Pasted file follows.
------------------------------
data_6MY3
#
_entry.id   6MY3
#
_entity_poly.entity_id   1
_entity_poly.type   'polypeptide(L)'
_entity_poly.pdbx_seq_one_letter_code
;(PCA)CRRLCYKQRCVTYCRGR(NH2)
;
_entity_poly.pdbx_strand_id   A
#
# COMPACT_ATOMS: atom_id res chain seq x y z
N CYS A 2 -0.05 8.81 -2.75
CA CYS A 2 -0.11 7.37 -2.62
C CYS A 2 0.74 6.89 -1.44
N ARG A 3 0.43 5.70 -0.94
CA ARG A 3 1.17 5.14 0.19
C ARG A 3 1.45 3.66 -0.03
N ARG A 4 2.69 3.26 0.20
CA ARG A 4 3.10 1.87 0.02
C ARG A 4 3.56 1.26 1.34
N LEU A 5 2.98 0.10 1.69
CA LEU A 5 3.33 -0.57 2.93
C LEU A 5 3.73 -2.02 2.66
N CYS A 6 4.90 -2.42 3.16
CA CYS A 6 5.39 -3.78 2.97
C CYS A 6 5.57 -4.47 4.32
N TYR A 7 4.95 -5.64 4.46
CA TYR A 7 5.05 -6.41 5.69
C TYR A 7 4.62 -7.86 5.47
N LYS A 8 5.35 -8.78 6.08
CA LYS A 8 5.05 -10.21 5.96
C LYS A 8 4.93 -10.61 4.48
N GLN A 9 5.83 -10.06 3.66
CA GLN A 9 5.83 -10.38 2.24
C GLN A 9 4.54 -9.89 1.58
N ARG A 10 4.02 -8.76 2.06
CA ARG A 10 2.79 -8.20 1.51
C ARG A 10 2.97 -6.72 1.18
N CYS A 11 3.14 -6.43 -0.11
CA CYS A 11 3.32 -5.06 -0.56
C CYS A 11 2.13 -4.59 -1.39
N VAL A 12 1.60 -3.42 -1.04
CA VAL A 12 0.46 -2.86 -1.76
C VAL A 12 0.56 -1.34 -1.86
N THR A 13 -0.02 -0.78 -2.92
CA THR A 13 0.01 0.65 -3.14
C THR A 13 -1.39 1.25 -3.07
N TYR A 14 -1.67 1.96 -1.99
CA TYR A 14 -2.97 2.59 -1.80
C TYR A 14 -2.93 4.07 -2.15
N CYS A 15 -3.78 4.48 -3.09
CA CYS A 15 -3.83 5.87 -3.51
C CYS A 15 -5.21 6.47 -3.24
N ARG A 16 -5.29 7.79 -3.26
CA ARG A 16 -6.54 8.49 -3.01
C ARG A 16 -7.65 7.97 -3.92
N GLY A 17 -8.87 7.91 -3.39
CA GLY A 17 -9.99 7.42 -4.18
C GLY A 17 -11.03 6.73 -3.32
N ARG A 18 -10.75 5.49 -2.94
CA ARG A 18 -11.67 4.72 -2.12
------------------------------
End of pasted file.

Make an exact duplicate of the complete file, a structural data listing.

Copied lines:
data_6MY3
#
_entry.id   6MY3
#
_entity_poly.entity_id   1
_entity_poly.type   'polypeptide(L)'
_entity_poly.pdbx_seq_one_letter_code
;(PCA)CRRLCYKQRCVTYCRGR(NH2)
;
_entity_poly.pdbx_strand_id   A
#
# COMPACT_ATOMS: atom_id res chain seq x y z
N CYS A 2 -0.05 8.81 -2.75
CA CYS A 2 -0.11 7.37 -2.62
C CYS A 2 0.74 6.89 -1.44
N ARG A 3 0.43 5.70 -0.94
CA ARG A 3 1.17 5.14 0.19
C ARG A 3 1.45 3.66 -0.03
N ARG A 4 2.69 3.26 0.20
CA ARG A 4 3.10 1.87 0.02
C ARG A 4 3.56 1.26 1.34
N LEU A 5 2.98 0.10 1.69
CA LEU A 5 3.33 -0.57 2.93
C LEU A 5 3.73 -2.02 2.66
N CYS A 6 4.90 -2.42 3.16
CA CYS A 6 5.39 -3.78 2.97
C CYS A 6 5.57 -4.47 4.32
N TYR A 7 4.95 -5.64 4.46
CA TYR A 7 5.05 -6.41 5.69
C TYR A 7 4.62 -7.86 5.47
N LYS A 8 5.35 -8.78 6.08
CA LYS A 8 5.05 -10.21 5.96
C LYS A 8 4.93 -10.61 4.48
N GLN A 9 5.83 -10.06 3.66
CA GLN A 9 5.83 -10.38 2.24
C GLN A 9 4.54 -9.89 1.58
N ARG A 10 4.02 -8.76 2.06
CA ARG A 10 2.79 -8.20 1.51
C ARG A 10 2.97 -6.72 1.18
N CYS A 11 3.14 -6.43 -0.11
CA CYS A 11 3.32 -5.06 -0.56
C CYS A 11 2.13 -4.59 -1.39
N VAL A 12 1.60 -3.42 -1.04
CA VAL A 12 0.46 -2.86 -1.76
C VAL A 12 0.56 -1.34 -1.86
N THR A 13 -0.02 -0.78 -2.92
CA THR A 13 0.01 0.65 -3.14
C THR A 13 -1.39 1.25 -3.07
N TYR A 14 -1.67 1.96 -1.99
CA TYR A 14 -2.97 2.59 -1.80
C TYR A 14 -2.93 4.07 -2.15
N CYS A 15 -3.78 4.48 -3.09
CA CYS A 15 -3.83 5.87 -3.51
C CYS A 15 -5.21 6.47 -3.24
N ARG A 16 -5.29 7.79 -3.26
CA ARG A 16 -6.54 8.49 -3.01
C ARG A 16 -7.65 7.97 -3.92
N GLY A 17 -8.87 7.91 -3.39
CA GLY A 17 -9.99 7.42 -4.18
C GLY A 17 -11.03 6.73 -3.32
N ARG A 18 -10.75 5.49 -2.94
CA ARG A 18 -11.67 4.72 -2.12